Talking Change

The end of Katie Couric's news anchor stint and Oprah Winfrey's daytime show are the biggest signs yet of the end of an era – and perhaps the beginning of a new one

Katie finishes with CBS Thursday. Larry's been off CNN since December. Regis will spend mornings with Kelly into November, but Meredith's last "Today" with Matt and Al is just weeks away.

And of course, the biggest one-name-says-it-all TV talk star of them all – Oprah – just finished taping her daytime talk show finale, in which she was feted by fellow mono-moniker superstars like Beyonce, Madonna, Halle and Aretha.

The reasons for the spate of departures range from network pressure to personal issues to contract expirations to age to new aspirations. But the changes in TV talk and news – and hybrids, in some cases – add up to yet another shift in the media landscape.

We're moving further away from mass audience shows, hosted by familiar figures with whom a wide spectrum of viewers are comfortable enough to be on a first-name basis (though Ellen seems to be dancing on solid ground). We might not quite be at the end of an era – but Couric and Winfrey may be the two most important figures to keep watching for signs of where we’re headed.

Couric, whose five-year stint anchoring the "CBS Evening News" was hampered by low ratings during a time of network audience shrinkage, appears set to go the Winfrey daytime talk-show route, even if her approach likely will be newsier.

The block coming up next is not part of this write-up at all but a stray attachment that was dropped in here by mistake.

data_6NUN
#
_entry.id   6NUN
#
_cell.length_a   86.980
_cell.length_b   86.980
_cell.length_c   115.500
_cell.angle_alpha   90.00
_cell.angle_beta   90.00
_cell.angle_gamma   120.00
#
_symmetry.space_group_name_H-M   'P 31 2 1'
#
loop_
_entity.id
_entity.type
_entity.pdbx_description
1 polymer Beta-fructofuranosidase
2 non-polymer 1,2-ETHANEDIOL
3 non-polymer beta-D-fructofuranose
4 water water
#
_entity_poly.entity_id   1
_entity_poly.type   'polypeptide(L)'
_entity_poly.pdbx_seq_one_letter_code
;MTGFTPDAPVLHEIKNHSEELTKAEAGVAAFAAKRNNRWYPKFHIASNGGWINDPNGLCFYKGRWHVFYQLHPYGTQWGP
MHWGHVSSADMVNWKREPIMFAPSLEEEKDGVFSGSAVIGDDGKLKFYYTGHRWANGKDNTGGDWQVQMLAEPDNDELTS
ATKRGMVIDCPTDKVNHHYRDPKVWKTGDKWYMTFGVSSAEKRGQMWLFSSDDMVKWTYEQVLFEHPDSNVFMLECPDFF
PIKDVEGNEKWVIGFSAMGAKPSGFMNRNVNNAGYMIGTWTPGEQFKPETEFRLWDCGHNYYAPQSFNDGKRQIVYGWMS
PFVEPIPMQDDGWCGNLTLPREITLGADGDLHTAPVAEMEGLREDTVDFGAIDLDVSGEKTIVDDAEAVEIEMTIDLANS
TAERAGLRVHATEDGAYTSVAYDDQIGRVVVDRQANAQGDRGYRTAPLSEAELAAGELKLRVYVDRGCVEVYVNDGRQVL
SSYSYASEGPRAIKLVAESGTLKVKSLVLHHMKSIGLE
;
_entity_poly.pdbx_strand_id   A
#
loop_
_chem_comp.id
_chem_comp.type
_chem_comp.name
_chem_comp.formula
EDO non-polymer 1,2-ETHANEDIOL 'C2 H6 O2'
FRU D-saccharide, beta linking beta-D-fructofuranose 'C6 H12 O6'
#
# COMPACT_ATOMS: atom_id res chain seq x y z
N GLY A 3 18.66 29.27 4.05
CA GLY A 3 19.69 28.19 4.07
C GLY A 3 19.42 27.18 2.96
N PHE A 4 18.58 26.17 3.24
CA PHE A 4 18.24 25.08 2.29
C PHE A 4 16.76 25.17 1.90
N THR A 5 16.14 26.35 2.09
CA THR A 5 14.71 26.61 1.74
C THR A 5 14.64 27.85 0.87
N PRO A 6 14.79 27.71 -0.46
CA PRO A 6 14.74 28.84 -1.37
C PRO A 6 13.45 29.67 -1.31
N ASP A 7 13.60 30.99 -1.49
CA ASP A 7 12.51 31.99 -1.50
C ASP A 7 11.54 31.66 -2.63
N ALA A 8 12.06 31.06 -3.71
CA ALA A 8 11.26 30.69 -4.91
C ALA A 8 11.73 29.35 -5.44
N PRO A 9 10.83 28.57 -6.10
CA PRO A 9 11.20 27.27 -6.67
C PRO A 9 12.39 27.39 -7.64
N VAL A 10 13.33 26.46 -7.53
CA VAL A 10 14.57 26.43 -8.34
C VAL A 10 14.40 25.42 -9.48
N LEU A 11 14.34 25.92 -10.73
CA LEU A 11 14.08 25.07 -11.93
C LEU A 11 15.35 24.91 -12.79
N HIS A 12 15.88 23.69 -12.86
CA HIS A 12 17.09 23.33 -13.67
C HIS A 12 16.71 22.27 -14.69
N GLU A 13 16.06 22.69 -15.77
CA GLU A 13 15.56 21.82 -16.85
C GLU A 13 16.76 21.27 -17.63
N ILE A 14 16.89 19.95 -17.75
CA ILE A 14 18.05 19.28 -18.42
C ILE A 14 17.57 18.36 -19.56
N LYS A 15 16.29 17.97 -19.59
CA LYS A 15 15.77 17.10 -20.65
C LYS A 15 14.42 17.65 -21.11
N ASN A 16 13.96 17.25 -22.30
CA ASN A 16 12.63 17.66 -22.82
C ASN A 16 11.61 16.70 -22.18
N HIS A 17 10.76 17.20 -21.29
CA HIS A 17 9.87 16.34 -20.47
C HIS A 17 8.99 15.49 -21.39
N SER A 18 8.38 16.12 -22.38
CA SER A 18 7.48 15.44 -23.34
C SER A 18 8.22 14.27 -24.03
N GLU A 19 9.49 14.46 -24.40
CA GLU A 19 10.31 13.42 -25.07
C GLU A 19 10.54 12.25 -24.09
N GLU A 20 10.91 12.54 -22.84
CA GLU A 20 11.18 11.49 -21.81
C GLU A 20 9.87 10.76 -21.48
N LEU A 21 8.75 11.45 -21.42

Winfrey, meanwhile, is moving from the mass audience approach to niche viewership with her Oprah Winfrey Network talk and lifestyle cable channel. OWN has posted modest ratings posted since its much-ballyhooed January debut and recently underwent a management shakeup. But time and Winfrey's increased presence could prove a boon – or, ultimately, proof that the network will never be a raging success.

Her effort is well worth a try, as is what we expect will be Couric’s new take on an old genre. The future of TV news and talk shows – and the new forms they may take – is unclear, especially amid competition from the Internet. Winfrey and Couric’s new ventures could be the best harbingers of where the conversation is moving.

Hester is founding director of the award-winning, multi-media NYCity News Service at the City University of New York Graduate School of Journalism. He is the former City Editor of the New York Daily News, where he started as a reporter in 1992. Follow him on Twitter.

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